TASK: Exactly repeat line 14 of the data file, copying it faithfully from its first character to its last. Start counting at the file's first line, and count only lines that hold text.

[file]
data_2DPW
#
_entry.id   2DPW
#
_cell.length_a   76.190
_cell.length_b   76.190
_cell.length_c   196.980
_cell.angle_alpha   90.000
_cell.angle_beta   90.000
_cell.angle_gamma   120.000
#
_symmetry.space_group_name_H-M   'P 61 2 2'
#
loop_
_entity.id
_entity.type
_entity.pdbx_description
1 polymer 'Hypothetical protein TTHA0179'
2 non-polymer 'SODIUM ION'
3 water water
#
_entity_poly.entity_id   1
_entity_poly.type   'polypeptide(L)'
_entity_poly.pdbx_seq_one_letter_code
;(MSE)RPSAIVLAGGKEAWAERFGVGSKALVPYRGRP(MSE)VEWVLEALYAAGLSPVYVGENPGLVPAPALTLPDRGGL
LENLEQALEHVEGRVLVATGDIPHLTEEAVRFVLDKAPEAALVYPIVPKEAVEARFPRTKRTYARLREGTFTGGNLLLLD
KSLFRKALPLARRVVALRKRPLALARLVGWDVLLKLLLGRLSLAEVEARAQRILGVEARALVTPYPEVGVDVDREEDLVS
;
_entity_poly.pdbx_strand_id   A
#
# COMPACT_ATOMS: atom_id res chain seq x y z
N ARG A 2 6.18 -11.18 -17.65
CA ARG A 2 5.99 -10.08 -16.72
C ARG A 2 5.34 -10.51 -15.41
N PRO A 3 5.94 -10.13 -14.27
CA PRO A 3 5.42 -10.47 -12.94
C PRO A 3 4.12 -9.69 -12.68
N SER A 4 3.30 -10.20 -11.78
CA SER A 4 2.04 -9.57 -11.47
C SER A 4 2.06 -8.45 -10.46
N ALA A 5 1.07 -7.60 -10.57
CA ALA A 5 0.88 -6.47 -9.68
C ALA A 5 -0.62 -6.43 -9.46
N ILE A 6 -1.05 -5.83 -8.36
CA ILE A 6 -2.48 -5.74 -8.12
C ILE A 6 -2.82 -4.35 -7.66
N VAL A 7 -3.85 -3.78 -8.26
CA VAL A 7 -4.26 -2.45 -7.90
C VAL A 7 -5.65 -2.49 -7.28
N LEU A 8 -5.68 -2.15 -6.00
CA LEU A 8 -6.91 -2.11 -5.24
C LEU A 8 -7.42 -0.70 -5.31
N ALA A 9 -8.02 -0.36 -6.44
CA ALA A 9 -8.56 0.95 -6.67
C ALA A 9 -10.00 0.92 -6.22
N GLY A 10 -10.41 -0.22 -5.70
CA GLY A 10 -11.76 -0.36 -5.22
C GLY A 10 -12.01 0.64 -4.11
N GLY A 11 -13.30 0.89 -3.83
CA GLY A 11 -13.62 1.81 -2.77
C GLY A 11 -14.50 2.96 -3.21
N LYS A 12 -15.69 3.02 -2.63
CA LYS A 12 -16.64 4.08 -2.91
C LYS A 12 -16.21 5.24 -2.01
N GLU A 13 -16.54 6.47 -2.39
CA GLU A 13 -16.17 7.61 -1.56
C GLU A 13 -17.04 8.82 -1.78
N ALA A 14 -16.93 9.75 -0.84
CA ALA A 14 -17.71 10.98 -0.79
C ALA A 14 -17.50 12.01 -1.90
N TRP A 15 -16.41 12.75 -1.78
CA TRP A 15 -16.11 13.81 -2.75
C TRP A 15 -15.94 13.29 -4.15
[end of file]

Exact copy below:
loop_